Posted by: gschloesser | August 6, 2011


Design by:  Martin Schlegel
Published by:  Abacus Spiel
2 – 6 Players, 30 – 45 minutes
Review by:  Greg J. Schloesser

When I first saw mention of this abstract tile-laying game, it didn’t appear to be something which would be of interest to me.  However, the game began receiving favorable reactions from several gamers I know, so I began to grow interested.  While visiting my good buddy Mark Jackson in Nashville, I had the opportunity to play (courtesy of fellow visitor and buddy Craig Berg) and enjoyed the experience so much I immediately ordered a copy.

The game, which is designed by Martin Schlegel, is decidedly abstract, with no attempt being made to paste on a theme.  There is no board per sé, but one develops as players lay tiles to the table.  However, tiles are also removed during the course of the game, so the board is constantly changing in both size and shape.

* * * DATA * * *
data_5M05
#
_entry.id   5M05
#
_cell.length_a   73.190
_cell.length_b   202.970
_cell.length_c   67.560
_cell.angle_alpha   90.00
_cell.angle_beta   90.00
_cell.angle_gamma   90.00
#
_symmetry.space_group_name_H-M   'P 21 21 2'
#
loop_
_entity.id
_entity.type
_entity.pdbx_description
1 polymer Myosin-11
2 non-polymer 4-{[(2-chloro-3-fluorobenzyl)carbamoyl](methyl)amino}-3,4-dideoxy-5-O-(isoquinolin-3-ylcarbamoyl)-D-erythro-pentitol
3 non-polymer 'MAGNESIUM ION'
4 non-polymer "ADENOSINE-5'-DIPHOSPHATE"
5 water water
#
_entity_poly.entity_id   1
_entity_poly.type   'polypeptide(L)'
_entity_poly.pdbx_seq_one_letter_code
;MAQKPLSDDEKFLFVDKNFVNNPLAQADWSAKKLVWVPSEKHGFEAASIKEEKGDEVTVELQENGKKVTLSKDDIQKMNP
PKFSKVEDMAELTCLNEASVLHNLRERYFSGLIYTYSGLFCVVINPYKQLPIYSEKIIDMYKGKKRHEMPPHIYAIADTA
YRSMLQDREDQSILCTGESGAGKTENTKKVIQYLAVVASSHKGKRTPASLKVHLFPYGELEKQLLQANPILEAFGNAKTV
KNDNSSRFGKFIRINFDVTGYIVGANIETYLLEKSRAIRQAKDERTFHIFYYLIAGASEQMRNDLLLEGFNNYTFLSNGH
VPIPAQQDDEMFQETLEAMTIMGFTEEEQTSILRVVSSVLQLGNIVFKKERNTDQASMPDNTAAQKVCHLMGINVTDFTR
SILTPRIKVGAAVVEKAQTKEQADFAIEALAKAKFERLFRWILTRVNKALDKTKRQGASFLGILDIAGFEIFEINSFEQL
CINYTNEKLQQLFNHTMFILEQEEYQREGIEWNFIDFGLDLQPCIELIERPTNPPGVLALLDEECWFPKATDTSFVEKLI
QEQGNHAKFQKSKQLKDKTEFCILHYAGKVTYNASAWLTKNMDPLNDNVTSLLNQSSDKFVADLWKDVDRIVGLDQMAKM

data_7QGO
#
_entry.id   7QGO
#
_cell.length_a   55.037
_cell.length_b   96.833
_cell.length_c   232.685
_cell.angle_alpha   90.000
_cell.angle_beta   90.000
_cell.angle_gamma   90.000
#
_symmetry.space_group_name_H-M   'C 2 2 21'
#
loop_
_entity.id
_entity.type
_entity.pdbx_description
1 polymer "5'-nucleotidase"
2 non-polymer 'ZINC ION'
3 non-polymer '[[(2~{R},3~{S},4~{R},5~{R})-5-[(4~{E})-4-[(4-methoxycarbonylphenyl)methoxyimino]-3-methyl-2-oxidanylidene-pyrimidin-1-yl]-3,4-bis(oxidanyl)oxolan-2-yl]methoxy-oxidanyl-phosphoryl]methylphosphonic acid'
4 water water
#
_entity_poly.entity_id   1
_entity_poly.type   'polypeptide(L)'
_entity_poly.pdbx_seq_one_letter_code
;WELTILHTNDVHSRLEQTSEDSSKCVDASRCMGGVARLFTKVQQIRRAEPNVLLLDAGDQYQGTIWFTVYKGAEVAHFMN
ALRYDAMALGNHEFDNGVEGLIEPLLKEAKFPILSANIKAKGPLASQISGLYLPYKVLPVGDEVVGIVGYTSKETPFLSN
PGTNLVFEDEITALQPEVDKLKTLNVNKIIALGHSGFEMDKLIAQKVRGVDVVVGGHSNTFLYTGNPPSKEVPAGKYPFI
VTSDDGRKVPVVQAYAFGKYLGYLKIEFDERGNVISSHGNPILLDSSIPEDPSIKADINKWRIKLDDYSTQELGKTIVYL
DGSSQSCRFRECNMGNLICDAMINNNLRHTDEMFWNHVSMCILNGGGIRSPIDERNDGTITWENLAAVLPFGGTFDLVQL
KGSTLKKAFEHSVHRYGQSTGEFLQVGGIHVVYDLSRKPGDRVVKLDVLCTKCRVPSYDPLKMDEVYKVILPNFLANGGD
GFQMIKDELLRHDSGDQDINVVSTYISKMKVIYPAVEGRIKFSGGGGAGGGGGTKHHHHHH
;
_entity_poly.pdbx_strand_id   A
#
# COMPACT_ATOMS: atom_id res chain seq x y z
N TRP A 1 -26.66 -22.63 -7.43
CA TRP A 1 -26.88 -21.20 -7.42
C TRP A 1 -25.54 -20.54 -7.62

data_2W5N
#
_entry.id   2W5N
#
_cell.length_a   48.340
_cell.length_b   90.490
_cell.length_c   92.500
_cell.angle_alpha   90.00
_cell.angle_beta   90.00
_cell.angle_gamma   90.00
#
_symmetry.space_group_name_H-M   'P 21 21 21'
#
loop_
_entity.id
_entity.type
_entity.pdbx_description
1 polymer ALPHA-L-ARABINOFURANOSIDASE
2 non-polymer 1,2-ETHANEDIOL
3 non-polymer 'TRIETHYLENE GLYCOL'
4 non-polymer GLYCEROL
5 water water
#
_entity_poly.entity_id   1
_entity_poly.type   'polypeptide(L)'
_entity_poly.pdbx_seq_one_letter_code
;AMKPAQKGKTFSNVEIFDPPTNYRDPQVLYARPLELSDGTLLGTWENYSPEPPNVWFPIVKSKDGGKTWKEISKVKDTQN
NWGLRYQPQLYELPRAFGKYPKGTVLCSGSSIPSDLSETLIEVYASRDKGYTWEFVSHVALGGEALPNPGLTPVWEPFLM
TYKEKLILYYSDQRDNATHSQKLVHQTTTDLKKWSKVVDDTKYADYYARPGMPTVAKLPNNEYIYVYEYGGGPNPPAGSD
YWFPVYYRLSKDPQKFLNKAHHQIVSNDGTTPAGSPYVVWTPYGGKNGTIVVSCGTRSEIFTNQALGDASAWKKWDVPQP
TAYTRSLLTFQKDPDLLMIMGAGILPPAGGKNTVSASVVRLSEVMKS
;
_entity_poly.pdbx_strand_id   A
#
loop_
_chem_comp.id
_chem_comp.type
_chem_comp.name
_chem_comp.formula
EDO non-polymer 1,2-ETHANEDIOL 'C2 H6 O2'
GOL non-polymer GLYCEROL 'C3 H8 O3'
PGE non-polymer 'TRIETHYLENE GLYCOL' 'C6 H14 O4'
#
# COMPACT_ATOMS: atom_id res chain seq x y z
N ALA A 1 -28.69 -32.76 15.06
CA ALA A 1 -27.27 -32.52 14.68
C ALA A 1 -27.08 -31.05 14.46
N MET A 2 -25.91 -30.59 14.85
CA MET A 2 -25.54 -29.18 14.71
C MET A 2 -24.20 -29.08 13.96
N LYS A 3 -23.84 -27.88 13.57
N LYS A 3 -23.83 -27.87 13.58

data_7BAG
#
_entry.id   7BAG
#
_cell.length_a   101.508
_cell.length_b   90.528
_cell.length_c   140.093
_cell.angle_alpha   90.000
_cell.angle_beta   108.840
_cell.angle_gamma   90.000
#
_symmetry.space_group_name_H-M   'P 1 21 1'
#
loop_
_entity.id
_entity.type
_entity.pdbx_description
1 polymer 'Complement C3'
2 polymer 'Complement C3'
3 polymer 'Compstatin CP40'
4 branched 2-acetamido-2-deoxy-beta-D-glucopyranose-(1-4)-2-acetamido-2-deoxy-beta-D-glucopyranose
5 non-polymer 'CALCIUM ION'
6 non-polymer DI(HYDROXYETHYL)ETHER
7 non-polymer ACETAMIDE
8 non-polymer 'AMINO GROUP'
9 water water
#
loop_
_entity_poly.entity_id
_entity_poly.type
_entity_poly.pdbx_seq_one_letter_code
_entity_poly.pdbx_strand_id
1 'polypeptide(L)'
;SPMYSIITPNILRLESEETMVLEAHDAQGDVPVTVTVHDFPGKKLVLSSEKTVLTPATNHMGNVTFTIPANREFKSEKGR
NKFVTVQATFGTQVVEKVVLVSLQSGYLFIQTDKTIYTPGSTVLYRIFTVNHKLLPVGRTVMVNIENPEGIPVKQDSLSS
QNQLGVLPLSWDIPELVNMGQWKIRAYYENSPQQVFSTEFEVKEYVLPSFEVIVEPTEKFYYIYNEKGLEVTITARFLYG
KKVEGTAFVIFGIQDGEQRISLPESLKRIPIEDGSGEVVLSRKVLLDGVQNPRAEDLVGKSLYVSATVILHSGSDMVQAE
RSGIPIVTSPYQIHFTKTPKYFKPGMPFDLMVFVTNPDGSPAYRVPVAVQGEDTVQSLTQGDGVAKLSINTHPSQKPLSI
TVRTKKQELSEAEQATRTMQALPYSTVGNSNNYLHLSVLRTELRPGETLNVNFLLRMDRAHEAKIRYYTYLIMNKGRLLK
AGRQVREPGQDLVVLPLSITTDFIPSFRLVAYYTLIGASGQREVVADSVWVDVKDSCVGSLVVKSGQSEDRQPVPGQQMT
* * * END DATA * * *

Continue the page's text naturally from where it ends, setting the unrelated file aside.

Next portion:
There are 90 tiles included, 18 in each of five colors.  Each of these tiles depicts either two or three characteristics:  color, value or shape.  The border on each tile also varies, but corresponds with the value of the tile, so all tiles of one value (either 0, 10, 20, 30 or 40) have the same border.  These tiles are the central element of the game.

The game begins with five tiles set onto the table in the shape of an ‘M’.  I can only surmise that this is how the game acquired its name.  Each player begins the game with four tiles and six wooden chips.  On a turn, a player must, if possible, lay a tile onto the table adjacent to one or more previously laid tiles.  However, several rules must be followed: